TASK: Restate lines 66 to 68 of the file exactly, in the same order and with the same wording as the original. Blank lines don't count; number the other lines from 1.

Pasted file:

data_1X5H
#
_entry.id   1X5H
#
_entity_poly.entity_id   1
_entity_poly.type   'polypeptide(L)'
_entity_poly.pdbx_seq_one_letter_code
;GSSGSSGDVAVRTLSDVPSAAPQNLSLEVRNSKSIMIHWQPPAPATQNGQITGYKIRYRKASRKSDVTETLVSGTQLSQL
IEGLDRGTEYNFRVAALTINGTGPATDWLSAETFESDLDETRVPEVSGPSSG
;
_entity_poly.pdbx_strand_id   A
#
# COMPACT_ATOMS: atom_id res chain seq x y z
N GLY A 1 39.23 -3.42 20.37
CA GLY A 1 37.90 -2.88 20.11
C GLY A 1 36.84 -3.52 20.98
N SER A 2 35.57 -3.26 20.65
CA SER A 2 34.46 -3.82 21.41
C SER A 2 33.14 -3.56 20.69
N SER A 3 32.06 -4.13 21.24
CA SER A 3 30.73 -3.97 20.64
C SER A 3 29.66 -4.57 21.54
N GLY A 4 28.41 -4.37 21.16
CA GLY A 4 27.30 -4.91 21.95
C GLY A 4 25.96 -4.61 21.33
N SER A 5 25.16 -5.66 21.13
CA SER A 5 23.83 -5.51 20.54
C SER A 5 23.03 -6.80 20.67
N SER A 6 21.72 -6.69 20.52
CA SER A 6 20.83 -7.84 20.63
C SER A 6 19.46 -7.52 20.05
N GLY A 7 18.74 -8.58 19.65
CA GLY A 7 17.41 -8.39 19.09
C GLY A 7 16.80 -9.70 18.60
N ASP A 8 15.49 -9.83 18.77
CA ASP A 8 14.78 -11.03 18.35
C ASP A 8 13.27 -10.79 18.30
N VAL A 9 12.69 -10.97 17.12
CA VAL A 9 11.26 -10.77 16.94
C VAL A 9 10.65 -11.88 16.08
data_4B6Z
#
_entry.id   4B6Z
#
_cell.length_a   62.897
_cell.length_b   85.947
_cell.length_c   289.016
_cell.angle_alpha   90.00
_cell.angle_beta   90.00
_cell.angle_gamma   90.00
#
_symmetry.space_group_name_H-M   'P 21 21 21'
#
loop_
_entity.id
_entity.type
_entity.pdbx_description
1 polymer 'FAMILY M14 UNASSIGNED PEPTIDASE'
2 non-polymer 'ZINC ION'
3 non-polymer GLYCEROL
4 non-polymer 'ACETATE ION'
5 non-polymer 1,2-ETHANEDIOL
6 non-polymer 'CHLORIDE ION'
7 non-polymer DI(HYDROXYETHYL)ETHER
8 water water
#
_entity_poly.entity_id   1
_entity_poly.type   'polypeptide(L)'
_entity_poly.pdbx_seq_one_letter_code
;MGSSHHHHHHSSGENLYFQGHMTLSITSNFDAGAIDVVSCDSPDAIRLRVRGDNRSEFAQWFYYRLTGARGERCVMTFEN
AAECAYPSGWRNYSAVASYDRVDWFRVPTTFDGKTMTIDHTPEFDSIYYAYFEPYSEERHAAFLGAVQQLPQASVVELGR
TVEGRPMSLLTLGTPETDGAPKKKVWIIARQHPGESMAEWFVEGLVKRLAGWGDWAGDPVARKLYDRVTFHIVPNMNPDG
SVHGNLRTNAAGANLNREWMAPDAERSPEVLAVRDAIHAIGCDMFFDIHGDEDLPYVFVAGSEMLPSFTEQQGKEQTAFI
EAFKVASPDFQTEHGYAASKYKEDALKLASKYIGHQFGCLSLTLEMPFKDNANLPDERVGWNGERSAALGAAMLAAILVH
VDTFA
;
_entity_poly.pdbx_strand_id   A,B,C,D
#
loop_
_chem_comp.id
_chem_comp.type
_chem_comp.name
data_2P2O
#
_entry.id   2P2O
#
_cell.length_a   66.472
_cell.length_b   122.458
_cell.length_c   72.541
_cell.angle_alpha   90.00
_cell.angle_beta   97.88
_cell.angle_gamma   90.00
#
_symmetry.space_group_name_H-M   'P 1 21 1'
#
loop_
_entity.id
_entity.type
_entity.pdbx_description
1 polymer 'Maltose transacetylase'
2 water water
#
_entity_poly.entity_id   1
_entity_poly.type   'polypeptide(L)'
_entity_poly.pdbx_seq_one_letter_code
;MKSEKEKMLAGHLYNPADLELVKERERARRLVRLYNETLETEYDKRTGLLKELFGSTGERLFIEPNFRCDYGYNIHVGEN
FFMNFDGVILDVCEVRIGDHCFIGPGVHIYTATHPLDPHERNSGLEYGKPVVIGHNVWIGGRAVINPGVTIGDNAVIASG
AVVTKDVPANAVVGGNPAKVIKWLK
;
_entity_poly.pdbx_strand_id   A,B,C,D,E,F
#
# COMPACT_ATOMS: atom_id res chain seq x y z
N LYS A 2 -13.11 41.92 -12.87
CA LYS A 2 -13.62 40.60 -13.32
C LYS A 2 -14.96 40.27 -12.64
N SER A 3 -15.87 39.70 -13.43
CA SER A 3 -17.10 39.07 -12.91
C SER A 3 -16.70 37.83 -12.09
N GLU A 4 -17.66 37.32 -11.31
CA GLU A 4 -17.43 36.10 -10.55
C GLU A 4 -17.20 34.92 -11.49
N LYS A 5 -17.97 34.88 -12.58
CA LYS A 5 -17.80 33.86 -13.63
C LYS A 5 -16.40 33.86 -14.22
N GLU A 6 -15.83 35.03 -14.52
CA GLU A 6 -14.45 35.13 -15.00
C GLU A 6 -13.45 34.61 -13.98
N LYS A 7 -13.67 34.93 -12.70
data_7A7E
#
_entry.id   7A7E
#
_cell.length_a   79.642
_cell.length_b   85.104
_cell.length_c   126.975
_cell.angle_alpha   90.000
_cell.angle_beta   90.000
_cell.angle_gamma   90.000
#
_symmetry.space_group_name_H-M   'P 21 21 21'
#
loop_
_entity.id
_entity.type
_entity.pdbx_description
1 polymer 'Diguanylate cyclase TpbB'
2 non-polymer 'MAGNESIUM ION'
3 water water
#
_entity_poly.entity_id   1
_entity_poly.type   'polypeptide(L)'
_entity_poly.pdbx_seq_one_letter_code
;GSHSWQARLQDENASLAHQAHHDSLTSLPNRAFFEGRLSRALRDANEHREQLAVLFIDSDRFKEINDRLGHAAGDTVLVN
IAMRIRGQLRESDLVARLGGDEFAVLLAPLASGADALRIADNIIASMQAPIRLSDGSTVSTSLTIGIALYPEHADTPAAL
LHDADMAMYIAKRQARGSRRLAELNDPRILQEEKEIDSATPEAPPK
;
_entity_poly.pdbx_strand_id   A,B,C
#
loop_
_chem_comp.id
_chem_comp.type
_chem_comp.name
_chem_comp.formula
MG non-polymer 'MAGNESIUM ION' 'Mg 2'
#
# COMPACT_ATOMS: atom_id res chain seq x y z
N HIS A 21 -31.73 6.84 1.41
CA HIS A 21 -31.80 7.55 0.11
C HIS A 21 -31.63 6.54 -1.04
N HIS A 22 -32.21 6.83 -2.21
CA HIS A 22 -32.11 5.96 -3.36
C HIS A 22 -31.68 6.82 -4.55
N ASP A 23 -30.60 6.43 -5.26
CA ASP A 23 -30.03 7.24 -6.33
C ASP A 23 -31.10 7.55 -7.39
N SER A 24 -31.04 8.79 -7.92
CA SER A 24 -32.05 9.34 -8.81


#
_entity_poly.entity_id   1
_entity_poly.type   'polypeptide(L)'